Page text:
Andi added to this sentiment:

We even had several team members offer to donate their salary so that we could help rebuild. Which, obviously, we said no to. We just have this incredible team who are all so determined to build back. I don’t see that there’s going to be any disruption in the order process because of how great they’ve all been. It’s been amazing to see. 
For the first time ever, I had to close down my inbox and not look at it, because every time I’d open it there’d be another 20 messages. It was just overwhelming, crazy, all of the support. I still think it’s going to take a few weeks to catch up with all of the messages on Instagram, and emails and stuff. It’s just nice to see and to be supported.

On the topic of how the magic community can help Vanishing Inc. in a time like this, Josh had this to say:

The best way if you wish to help this brand that we’ve built and that’s serving the magic community is to continue ordering, we are open for business. Obviously and completely understandably, our team were very worried they weren’t going to have jobs, that we were going to downsize, that we were going to cut the team in half or something. We’re committed to keeping our team together and keeping this business not just the same but growing it. We have aspirations to grow this business so the way that everybody can help is by going back to normal. I mean, we still carry thousands of magic products and you don’t just have to buy downloads, which are wonderful because that doesn’t take any shipping requirements, but we have another warehouse in Blackpool [UK] and we have one offsite now, we have a new system in place. We’d be grateful for orders to continue as normal, because there’s no longer any disruption to our normal service.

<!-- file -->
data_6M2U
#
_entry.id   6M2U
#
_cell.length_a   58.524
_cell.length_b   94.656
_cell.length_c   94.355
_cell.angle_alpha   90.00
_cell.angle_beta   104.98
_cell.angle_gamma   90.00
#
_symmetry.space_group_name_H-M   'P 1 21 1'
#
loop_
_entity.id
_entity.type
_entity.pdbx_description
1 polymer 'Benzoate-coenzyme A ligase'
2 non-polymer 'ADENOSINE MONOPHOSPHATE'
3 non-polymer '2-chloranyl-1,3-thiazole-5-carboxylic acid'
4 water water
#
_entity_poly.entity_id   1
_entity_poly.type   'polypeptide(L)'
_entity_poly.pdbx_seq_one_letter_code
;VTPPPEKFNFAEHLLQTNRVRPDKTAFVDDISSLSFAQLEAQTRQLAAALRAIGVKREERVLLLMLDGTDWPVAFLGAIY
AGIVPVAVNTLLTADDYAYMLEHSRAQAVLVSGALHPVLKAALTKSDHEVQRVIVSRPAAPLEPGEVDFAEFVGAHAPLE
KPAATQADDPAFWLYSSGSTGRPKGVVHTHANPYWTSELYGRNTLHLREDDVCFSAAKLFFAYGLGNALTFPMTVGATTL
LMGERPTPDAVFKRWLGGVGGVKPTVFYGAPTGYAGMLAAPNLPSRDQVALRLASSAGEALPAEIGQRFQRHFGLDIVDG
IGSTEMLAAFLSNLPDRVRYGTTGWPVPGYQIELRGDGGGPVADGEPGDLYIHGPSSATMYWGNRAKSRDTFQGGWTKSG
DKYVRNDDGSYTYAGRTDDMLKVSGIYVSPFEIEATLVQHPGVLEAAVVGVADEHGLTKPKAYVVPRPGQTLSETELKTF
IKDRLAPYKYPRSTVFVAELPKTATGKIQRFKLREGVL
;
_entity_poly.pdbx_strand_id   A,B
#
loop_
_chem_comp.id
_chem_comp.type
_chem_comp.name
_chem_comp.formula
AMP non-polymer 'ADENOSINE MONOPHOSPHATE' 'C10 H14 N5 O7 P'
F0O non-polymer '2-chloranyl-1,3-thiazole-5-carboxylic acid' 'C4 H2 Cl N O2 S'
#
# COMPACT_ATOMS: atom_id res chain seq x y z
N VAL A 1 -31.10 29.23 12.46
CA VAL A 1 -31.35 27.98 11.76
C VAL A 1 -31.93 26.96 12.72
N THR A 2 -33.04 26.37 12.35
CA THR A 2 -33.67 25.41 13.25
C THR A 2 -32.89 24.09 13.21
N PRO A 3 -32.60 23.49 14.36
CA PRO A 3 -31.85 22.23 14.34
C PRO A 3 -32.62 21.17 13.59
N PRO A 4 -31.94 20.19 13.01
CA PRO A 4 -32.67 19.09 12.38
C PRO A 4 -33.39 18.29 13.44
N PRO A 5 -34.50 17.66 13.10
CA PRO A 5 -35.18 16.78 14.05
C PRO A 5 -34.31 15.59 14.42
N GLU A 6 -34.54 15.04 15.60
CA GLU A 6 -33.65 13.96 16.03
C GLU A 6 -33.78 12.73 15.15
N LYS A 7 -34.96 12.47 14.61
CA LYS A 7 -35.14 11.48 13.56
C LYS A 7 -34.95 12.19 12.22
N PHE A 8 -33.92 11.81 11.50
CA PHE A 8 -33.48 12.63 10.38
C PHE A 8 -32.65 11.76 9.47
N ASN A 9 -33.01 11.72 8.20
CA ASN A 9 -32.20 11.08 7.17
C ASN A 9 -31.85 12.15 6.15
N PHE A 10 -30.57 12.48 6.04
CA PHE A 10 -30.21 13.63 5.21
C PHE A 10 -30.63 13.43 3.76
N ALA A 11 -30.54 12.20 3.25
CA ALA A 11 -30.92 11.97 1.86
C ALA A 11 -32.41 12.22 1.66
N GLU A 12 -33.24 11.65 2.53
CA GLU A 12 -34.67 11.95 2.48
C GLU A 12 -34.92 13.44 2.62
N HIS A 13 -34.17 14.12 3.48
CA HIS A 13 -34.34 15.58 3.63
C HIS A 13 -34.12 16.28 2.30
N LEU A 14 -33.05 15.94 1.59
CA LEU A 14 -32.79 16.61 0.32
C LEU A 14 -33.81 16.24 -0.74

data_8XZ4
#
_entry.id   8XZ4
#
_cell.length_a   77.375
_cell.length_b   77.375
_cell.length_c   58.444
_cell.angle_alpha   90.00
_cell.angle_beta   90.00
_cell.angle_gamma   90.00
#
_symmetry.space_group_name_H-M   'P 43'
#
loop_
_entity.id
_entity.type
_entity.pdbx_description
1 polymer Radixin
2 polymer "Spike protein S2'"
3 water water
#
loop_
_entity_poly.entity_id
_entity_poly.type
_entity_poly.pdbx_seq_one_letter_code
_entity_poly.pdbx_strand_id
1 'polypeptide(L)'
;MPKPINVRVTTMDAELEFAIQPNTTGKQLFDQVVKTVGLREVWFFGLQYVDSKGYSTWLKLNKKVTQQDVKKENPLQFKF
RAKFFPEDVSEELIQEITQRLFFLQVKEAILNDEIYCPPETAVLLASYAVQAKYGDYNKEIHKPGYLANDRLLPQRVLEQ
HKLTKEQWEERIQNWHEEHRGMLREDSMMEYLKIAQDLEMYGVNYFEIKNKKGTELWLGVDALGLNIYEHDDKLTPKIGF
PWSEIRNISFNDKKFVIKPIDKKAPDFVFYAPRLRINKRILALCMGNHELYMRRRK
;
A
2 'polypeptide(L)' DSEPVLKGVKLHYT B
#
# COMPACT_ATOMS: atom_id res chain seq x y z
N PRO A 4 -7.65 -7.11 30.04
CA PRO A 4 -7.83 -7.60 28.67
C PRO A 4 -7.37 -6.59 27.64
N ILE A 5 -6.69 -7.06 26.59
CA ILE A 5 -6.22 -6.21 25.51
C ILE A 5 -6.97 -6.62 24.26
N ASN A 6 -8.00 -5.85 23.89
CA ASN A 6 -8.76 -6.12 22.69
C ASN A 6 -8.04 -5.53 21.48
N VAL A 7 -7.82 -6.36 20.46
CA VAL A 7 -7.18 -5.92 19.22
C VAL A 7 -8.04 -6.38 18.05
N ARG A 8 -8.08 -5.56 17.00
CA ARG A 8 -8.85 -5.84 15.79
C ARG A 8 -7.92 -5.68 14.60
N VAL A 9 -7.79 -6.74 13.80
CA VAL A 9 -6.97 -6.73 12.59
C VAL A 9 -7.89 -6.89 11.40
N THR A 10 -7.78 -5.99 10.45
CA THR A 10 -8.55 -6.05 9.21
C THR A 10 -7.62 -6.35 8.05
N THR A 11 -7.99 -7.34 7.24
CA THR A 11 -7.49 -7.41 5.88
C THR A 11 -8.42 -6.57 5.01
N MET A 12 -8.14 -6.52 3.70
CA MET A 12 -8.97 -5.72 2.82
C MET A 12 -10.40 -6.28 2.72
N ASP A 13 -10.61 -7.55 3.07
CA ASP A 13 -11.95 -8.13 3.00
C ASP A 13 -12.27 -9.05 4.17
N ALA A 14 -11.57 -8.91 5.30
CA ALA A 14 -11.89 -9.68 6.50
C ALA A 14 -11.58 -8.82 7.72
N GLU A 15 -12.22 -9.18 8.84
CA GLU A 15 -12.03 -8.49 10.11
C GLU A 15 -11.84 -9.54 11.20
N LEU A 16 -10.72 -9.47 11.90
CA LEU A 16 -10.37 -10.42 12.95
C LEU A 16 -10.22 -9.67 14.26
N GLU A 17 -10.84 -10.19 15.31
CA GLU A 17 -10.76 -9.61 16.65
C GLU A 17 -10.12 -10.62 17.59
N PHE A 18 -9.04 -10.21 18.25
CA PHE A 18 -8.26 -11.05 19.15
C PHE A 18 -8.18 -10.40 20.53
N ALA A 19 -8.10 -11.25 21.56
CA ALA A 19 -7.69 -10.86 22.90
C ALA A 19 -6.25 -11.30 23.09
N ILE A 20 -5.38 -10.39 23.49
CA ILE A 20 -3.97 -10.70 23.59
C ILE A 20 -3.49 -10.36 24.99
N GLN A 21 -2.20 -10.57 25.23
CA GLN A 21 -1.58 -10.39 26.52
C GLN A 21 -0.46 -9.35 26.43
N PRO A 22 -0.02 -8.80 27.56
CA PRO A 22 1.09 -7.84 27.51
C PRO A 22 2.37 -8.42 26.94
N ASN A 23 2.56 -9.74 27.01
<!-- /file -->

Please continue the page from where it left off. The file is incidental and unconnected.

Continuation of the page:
I wanted to know what was happening with the warehouse now. Will they be getting a new warehouse or moving back into their old place soon? Josh stepped in to answer this question first:

It’s too early to say. In a very general sense we can say we had adequate insurance so you know, we’re not left out in the cold. Based on the images, it’s not simply a matter of cleaning it out and moving back in, there’s a lot that has to go on from a health and safety perspective so those are questions that we’re not yet ready to even tackle because we’ve just been fighting to get back to normal.

Andi added:

We’re supposed to be back in the warehouse in maybe a year or a year and a half so we have another warehouse that we move into next week so we will be moving from Murphys.

Josh continued: